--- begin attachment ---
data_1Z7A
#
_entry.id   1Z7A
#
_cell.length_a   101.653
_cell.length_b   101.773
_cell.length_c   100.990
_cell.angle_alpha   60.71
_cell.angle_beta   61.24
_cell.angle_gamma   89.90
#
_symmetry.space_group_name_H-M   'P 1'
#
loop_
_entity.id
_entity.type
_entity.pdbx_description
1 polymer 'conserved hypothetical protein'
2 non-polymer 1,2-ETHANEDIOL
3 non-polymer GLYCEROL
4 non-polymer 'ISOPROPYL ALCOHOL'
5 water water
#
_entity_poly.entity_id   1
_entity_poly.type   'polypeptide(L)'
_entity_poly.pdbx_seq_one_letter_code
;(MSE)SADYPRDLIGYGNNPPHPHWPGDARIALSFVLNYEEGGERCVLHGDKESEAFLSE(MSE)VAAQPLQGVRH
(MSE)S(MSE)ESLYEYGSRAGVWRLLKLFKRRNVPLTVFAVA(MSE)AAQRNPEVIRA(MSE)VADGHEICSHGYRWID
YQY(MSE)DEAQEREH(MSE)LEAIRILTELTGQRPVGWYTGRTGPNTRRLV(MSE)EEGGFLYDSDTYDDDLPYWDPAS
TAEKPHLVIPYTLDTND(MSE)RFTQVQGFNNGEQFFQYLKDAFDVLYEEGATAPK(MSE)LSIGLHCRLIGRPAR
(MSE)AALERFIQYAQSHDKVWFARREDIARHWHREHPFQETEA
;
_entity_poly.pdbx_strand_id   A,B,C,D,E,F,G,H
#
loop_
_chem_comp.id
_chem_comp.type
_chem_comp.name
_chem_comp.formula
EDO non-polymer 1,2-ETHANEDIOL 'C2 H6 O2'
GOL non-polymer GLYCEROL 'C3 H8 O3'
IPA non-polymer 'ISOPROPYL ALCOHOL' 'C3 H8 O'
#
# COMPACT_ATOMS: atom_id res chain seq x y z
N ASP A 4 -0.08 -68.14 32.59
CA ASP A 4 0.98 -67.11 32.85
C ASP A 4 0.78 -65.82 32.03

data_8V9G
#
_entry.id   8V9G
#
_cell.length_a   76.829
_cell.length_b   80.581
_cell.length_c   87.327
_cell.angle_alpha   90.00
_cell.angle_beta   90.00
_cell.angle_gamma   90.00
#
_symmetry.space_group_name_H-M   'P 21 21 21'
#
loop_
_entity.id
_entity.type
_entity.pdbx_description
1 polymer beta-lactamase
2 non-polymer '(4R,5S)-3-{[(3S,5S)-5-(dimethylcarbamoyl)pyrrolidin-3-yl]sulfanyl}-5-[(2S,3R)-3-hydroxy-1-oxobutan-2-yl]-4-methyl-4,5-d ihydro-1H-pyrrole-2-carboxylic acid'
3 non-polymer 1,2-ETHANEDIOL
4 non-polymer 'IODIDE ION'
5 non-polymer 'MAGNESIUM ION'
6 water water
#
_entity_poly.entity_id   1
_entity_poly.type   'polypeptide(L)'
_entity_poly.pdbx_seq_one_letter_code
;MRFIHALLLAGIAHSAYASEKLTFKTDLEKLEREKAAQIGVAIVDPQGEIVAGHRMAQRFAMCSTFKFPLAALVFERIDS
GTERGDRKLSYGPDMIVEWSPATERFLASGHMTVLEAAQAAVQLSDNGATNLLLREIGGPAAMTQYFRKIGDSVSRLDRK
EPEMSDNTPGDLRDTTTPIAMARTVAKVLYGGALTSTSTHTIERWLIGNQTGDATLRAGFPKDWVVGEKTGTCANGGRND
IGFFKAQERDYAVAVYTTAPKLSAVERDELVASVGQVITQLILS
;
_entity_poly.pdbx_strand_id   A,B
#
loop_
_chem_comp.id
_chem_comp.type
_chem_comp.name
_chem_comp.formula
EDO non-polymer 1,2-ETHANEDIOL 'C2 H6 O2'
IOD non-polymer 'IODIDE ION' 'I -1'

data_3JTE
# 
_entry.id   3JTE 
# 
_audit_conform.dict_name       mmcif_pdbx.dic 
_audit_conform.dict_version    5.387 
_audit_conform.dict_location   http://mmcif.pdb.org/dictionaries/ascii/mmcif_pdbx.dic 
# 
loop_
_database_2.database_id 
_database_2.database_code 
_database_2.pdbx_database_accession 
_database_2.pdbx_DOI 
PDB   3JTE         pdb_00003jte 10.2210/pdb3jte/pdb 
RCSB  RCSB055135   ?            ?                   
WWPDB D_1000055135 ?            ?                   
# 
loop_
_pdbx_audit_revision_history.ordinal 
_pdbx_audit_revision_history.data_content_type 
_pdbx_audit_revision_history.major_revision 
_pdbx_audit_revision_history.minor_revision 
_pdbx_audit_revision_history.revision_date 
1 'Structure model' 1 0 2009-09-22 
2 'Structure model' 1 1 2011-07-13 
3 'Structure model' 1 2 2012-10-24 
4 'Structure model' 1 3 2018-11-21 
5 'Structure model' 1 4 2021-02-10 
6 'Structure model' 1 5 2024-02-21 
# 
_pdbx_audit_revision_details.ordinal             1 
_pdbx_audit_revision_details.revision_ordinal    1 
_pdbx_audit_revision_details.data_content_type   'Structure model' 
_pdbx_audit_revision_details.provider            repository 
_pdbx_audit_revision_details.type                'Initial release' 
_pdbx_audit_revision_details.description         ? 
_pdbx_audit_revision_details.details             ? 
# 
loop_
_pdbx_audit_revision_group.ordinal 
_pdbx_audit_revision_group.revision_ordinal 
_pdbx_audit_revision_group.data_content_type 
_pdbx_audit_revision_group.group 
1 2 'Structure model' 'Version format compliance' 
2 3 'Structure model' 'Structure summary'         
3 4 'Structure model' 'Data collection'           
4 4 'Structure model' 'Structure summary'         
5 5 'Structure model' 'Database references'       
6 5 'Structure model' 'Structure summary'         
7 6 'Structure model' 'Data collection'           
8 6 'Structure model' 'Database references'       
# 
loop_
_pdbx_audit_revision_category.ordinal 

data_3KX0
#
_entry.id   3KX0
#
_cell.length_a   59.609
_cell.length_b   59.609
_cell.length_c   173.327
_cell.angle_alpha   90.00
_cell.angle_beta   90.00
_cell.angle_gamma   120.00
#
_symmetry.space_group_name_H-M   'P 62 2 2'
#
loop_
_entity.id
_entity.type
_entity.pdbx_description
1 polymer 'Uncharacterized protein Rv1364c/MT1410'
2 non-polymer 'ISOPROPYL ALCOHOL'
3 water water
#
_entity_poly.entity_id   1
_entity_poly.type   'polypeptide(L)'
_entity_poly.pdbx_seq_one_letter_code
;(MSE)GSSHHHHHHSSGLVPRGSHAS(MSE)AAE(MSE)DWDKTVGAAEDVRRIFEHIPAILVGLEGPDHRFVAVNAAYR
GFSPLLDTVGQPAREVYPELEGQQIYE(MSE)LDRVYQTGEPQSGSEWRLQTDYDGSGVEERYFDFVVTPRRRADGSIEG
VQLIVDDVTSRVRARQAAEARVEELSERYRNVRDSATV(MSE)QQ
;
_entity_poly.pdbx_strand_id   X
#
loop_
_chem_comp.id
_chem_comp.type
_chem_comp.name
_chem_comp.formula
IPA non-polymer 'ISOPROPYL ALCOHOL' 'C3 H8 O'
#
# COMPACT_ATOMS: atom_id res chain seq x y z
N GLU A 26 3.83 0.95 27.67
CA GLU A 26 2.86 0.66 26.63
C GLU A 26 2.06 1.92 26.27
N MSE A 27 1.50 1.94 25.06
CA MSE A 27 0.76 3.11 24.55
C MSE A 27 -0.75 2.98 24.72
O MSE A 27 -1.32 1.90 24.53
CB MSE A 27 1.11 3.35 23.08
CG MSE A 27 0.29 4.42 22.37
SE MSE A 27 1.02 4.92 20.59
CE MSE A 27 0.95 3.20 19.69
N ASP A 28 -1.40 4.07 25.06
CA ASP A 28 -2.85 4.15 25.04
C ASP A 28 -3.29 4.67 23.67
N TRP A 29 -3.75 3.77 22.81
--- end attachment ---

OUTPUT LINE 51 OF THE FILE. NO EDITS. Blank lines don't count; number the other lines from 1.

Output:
#